As such, in operation, an acting force F1 on pump stage 460 at impeller inlet portion 482 is represented by the equation F1=P1*π*[R22−R52]+P3*π*[R22−R32]=4021 N+7050 N=11,071 N to the right. Similarly, an acting force F2 on pump stage 460 at first impeller outlet portion 484 is represented by the equation F2=P2*π*[R22−R32]=6409 N to the left. Similarly, an acting force F3 on pump stage 462 at second impeller outlet portion 488 is represented by the equation F3=P4*π*[R22−R42]+P1*π*[R42−R52]=5253 N+2827 N=8080 N to the left. A net force Fnet of 3418 N is induced as acting to the left, which is significantly less than net force Fnet2 of 12,867 N acting to the left on two-stage pump 200 (shown in FIG. 2).

FIG. 5 is a schematic view of another alternative fluid transport device, i.e., helico-axial mixed flow pump 500 that may be used with fluid transport system 102 (shown in FIG. 1) in place of pump 120 (shown in FIG. 1). Pump 500 includes a rotatable member 504 that includes a rotor shaft 506 and a plurality of impellers (discussed further below) rotatably coupled to rotor shaft 506. Pump 500 further includes a pump casing 518, a pump axial centerline 532, an alternative thrust compensation system 534, and flows 542. Pump 500 also includes a first stage 560 that is similar to stage 330 (shown in FIG. 3) and a second stage 562 that is also similar to stage 330, where first stage 560/330 and second stage 562/330 are in serial communication. First stage 560 includes a first seal member 563 and a first stage impeller 564. Second stage 562 includes a second seal member 565 and a second stage impeller 566. Both impellers 564 and 566 are coupled to rotor shaft 506 through a first stage hub 568 and a second stage hub 570, respectively. Both seal members 563 and 565 are similar to seal member 326 (shown in FIGS. 3 and 4). Further, first stage 560 includes a first hub-vane interface 572 and second stage 574 includes a second stage hub-vane interface 580. First stage hub 568 and second stage hub 570 are coupled at an annular joint 576. Accordingly, first stage 560 includes a first stage diffuser section 578 and second stage 562 includes a second stage diffuser section 580. Moreover, pump 500 also includes a first, or an axially upstream portion 581 that includes a first impeller inlet portion 582, a first impeller outlet portion 584 (that is also a first diffuser inlet region), a first diffuser outlet region 586 (that is also a second impeller inlet portion), a second impeller outlet portion 588 (that is also a second diffuser inlet region), and a second diffuser outlet region 590.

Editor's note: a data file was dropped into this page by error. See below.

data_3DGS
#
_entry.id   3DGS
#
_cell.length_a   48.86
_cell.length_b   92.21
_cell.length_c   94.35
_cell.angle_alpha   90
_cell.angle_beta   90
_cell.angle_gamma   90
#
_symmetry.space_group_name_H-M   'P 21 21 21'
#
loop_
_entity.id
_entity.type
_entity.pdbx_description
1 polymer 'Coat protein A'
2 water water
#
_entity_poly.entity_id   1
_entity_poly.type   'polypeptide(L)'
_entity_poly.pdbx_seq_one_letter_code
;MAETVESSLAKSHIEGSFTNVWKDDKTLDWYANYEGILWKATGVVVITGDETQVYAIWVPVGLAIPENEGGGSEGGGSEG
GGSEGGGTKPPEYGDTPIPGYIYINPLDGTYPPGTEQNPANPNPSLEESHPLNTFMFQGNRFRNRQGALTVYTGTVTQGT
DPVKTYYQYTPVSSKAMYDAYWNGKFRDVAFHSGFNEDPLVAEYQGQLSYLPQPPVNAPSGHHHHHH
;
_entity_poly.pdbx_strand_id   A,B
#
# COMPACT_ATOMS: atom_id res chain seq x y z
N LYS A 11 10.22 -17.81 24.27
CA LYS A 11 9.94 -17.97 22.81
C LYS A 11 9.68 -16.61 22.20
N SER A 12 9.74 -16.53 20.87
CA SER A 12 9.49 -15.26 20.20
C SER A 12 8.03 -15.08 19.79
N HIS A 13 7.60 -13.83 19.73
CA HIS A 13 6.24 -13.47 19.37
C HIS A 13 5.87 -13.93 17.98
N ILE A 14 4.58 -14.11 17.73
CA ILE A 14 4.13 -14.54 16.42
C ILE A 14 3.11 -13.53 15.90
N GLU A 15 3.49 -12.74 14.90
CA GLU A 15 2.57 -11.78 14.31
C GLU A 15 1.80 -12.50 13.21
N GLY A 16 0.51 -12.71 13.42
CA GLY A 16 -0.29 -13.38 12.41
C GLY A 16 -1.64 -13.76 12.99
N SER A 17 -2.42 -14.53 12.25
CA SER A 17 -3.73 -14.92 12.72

In this alternative embodiment, thrust compensation system 534 is similar to thrust compensation system 434 (shown in FIG. 4) with system 534 including at least two pressure balance ports 592 and 593 (only one of each shown in FIG. 5). Pressure balance port 592 is similar to pressure balance port 356 (shown in FIG. 3). Pressure balance port 592 is defined within first hub 568 such that pressure balance port 592 extends from a first pressure balance cavity 594 proximate first impeller outlet portion 584 to impeller inlet portion 582 proximate axially upstream portion 581, thereby extending through one stage. Pressure balance port 593 is similar to pressure balance port 492 (shown in FIG. 4). Pressure balance port 593 is define within second hub 470 such that pressure balance port 593 extends from a second balance cavity 595 proximate second impeller outlet portion 590 to impeller inlet portion 582 proximate axially upstream portion 581, thereby extending through two stages. Alternatively, pressure balance ports 592 and 593 extend through any number of stages that enables operation of pump 500 and fluid transport system 102 described herein.